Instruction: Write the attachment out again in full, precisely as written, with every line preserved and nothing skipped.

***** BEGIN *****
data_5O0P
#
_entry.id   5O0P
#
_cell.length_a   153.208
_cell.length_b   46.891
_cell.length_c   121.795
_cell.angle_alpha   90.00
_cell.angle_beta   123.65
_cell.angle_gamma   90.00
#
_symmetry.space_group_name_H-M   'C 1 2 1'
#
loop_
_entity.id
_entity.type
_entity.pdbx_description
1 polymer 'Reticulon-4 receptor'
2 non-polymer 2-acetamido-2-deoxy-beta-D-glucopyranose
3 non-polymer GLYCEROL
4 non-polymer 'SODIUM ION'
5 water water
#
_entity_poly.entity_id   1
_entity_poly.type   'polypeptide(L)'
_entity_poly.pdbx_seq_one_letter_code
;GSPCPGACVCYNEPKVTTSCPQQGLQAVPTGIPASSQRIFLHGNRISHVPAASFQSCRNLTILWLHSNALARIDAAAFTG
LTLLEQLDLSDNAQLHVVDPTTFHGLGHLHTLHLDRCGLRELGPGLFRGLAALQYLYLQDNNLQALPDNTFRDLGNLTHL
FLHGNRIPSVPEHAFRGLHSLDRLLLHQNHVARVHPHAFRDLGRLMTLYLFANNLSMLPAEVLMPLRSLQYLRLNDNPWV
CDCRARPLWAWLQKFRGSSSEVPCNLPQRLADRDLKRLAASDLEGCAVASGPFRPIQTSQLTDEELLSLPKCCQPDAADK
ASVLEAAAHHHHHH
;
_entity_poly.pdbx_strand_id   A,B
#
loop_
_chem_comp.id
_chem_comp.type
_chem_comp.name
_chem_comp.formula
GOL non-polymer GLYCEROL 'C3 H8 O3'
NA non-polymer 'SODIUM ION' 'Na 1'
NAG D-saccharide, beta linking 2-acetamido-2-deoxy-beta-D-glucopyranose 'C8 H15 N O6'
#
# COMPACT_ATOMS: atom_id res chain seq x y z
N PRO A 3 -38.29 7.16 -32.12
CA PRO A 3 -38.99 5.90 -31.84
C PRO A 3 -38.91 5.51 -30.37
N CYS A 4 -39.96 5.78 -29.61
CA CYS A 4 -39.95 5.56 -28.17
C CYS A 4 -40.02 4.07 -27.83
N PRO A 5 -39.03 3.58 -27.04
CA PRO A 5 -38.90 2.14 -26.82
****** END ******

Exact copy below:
data_5O0P
#
_entry.id   5O0P
#
_cell.length_a   153.208
_cell.length_b   46.891
_cell.length_c   121.795
_cell.angle_alpha   90.00
_cell.angle_beta   123.65
_cell.angle_gamma   90.00
#
_symmetry.space_group_name_H-M   'C 1 2 1'
#
loop_
_entity.id
_entity.type
_entity.pdbx_description
1 polymer 'Reticulon-4 receptor'
2 non-polymer 2-acetamido-2-deoxy-beta-D-glucopyranose
3 non-polymer GLYCEROL
4 non-polymer 'SODIUM ION'
5 water water
#
_entity_poly.entity_id   1
_entity_poly.type   'polypeptide(L)'
_entity_poly.pdbx_seq_one_letter_code
;GSPCPGACVCYNEPKVTTSCPQQGLQAVPTGIPASSQRIFLHGNRISHVPAASFQSCRNLTILWLHSNALARIDAAAFTG
LTLLEQLDLSDNAQLHVVDPTTFHGLGHLHTLHLDRCGLRELGPGLFRGLAALQYLYLQDNNLQALPDNTFRDLGNLTHL
FLHGNRIPSVPEHAFRGLHSLDRLLLHQNHVARVHPHAFRDLGRLMTLYLFANNLSMLPAEVLMPLRSLQYLRLNDNPWV
CDCRARPLWAWLQKFRGSSSEVPCNLPQRLADRDLKRLAASDLEGCAVASGPFRPIQTSQLTDEELLSLPKCCQPDAADK
ASVLEAAAHHHHHH
;
_entity_poly.pdbx_strand_id   A,B
#
loop_
_chem_comp.id
_chem_comp.type
_chem_comp.name
_chem_comp.formula
GOL non-polymer GLYCEROL 'C3 H8 O3'
NA non-polymer 'SODIUM ION' 'Na 1'
NAG D-saccharide, beta linking 2-acetamido-2-deoxy-beta-D-glucopyranose 'C8 H15 N O6'
#
# COMPACT_ATOMS: atom_id res chain seq x y z
N PRO A 3 -38.29 7.16 -32.12
CA PRO A 3 -38.99 5.90 -31.84
C PRO A 3 -38.91 5.51 -30.37
N CYS A 4 -39.96 5.78 -29.61
CA CYS A 4 -39.95 5.56 -28.17
C CYS A 4 -40.02 4.07 -27.83
N PRO A 5 -39.03 3.58 -27.04
CA PRO A 5 -38.90 2.14 -26.82